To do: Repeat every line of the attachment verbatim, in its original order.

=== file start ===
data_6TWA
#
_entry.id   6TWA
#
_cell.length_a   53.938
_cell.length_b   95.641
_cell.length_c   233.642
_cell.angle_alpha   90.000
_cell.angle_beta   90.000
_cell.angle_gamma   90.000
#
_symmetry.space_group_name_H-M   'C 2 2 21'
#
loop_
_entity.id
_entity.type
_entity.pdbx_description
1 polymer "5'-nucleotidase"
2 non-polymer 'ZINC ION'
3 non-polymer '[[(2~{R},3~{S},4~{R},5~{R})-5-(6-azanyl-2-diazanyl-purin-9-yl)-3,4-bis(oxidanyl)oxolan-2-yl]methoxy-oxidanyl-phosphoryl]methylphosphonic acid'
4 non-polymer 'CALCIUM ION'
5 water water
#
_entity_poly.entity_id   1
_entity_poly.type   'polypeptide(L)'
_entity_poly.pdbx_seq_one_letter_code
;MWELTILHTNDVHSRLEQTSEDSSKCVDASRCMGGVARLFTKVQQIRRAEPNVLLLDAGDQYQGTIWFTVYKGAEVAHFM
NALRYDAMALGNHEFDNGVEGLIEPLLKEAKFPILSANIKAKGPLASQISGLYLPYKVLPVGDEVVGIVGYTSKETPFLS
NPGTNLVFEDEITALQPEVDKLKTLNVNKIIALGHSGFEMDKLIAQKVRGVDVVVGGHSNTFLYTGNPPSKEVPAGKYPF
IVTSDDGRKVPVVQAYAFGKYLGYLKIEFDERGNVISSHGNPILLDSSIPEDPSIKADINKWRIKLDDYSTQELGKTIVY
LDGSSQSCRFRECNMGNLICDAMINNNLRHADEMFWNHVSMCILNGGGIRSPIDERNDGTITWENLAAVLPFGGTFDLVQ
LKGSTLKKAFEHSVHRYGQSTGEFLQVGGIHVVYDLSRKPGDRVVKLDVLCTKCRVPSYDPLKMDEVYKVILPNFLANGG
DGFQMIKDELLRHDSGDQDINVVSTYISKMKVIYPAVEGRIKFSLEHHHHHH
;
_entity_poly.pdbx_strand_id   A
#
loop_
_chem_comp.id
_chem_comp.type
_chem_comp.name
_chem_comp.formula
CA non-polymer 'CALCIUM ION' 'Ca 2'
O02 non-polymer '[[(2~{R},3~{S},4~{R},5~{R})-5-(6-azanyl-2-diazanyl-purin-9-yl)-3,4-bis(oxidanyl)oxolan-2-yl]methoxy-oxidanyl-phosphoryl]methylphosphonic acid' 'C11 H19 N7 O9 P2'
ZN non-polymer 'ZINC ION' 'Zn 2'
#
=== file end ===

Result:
data_6TWA
#
_entry.id   6TWA
#
_cell.length_a   53.938
_cell.length_b   95.641
_cell.length_c   233.642
_cell.angle_alpha   90.000
_cell.angle_beta   90.000
_cell.angle_gamma   90.000
#
_symmetry.space_group_name_H-M   'C 2 2 21'
#
loop_
_entity.id
_entity.type
_entity.pdbx_description
1 polymer "5'-nucleotidase"
2 non-polymer 'ZINC ION'
3 non-polymer '[[(2~{R},3~{S},4~{R},5~{R})-5-(6-azanyl-2-diazanyl-purin-9-yl)-3,4-bis(oxidanyl)oxolan-2-yl]methoxy-oxidanyl-phosphoryl]methylphosphonic acid'
4 non-polymer 'CALCIUM ION'
5 water water
#
_entity_poly.entity_id   1
_entity_poly.type   'polypeptide(L)'
_entity_poly.pdbx_seq_one_letter_code
;MWELTILHTNDVHSRLEQTSEDSSKCVDASRCMGGVARLFTKVQQIRRAEPNVLLLDAGDQYQGTIWFTVYKGAEVAHFM
NALRYDAMALGNHEFDNGVEGLIEPLLKEAKFPILSANIKAKGPLASQISGLYLPYKVLPVGDEVVGIVGYTSKETPFLS
NPGTNLVFEDEITALQPEVDKLKTLNVNKIIALGHSGFEMDKLIAQKVRGVDVVVGGHSNTFLYTGNPPSKEVPAGKYPF
IVTSDDGRKVPVVQAYAFGKYLGYLKIEFDERGNVISSHGNPILLDSSIPEDPSIKADINKWRIKLDDYSTQELGKTIVY
LDGSSQSCRFRECNMGNLICDAMINNNLRHADEMFWNHVSMCILNGGGIRSPIDERNDGTITWENLAAVLPFGGTFDLVQ
LKGSTLKKAFEHSVHRYGQSTGEFLQVGGIHVVYDLSRKPGDRVVKLDVLCTKCRVPSYDPLKMDEVYKVILPNFLANGG
DGFQMIKDELLRHDSGDQDINVVSTYISKMKVIYPAVEGRIKFSLEHHHHHH
;
_entity_poly.pdbx_strand_id   A
#
loop_
_chem_comp.id
_chem_comp.type
_chem_comp.name
_chem_comp.formula
CA non-polymer 'CALCIUM ION' 'Ca 2'
O02 non-polymer '[[(2~{R},3~{S},4~{R},5~{R})-5-(6-azanyl-2-diazanyl-purin-9-yl)-3,4-bis(oxidanyl)oxolan-2-yl]methoxy-oxidanyl-phosphoryl]methylphosphonic acid' 'C11 H19 N7 O9 P2'
ZN non-polymer 'ZINC ION' 'Zn 2'
#